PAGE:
Here I wrote about how to set-up and configure the MS Azure recommendations engine.
One thing that has become painfully apparent while working with recommendations is how difficult it is to work out what has gone wrong when you don’t get any recommendations. The following is a handy check-list for the next time this happens to me… so others may, or may not find this useful*:
1. Check the model was correctly generated
Once you have produced a recommendations model, you can access that model by simply navigating to it. The url is in the following format:
This gives you a screen such as this:
The status (listed in the centre of the screen) tells you whether the build has finished and, if so, whether it succeeded or not.
If the build has failed, you can select that row and drill into, and find out why.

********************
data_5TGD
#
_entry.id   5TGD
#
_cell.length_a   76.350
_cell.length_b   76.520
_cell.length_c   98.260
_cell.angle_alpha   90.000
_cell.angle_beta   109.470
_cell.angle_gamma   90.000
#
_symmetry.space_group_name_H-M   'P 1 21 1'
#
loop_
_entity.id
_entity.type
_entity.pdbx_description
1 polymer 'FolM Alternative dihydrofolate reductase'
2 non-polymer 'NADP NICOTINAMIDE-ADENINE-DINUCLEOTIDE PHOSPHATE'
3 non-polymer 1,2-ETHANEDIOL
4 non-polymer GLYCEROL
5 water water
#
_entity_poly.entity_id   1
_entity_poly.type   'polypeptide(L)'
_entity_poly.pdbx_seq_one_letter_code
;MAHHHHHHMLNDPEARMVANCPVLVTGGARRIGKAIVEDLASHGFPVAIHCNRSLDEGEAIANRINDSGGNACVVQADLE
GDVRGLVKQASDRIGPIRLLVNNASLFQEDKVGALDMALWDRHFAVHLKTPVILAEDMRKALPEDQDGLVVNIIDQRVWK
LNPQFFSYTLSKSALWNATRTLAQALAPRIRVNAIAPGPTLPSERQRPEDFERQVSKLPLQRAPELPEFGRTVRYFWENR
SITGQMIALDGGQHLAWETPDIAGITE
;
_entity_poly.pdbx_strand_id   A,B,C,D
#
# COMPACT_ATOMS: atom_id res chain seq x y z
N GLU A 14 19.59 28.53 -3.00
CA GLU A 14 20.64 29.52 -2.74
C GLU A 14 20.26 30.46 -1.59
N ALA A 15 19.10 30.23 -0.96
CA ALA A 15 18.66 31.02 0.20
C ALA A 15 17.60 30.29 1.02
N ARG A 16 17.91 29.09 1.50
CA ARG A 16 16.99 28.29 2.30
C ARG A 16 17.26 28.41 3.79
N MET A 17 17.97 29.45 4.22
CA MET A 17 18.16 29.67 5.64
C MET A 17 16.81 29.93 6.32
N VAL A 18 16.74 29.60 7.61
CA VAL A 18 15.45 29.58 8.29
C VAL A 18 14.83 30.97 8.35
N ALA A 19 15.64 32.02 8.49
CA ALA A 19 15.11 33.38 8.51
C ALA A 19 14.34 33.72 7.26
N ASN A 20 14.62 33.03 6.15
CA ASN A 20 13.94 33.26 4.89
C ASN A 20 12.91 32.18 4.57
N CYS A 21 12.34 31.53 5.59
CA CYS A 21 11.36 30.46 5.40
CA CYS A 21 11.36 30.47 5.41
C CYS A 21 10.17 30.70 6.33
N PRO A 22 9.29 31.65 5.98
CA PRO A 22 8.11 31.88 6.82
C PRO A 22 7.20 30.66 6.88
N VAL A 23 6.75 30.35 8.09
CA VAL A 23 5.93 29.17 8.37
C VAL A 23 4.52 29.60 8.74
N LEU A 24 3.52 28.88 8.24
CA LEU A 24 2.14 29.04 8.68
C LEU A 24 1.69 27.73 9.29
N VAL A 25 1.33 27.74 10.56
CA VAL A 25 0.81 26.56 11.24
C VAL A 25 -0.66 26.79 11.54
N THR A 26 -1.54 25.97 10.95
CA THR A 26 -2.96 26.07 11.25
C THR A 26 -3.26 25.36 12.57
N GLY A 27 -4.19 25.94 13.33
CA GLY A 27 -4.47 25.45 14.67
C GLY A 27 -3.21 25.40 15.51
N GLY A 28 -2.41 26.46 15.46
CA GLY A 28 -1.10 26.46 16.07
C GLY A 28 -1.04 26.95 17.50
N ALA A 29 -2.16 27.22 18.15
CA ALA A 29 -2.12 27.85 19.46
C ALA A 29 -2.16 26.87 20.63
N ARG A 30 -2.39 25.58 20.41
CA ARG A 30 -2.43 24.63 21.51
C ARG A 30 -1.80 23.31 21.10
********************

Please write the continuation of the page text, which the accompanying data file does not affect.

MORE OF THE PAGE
In the following example, there is a reference in the usage data, to an item that is not in the catalogue.
Other reasons that the model build may fail include invalid, corrupt or missing data in either file.
2. Check the recommendation in the interface
In order to exclude other factors in your code, you can manually interrogate the model directly by simply clicking on the “Score” link above; you will be presented with a screen such as this:
In here, you can request direct recommendations to see how the model behaves.
If you find that your score is consistently returning as zero, then the issue may be with the volume of usage data that you have provided. 1k** rows of usage data is the sort of volume you should be dealing with; this statistic was based on a catalogue of around 20 – 30 products.
The number of users matters – for the above figures, a minimum of 15** users was necessary to get any scores back. If the data sample is across too small a user base, it won’t return anything.
* Although this post is written by me, and is for my benefit, I stole much of its content from wiser work colleagues.
** Arbitrary values – your mileage may vary.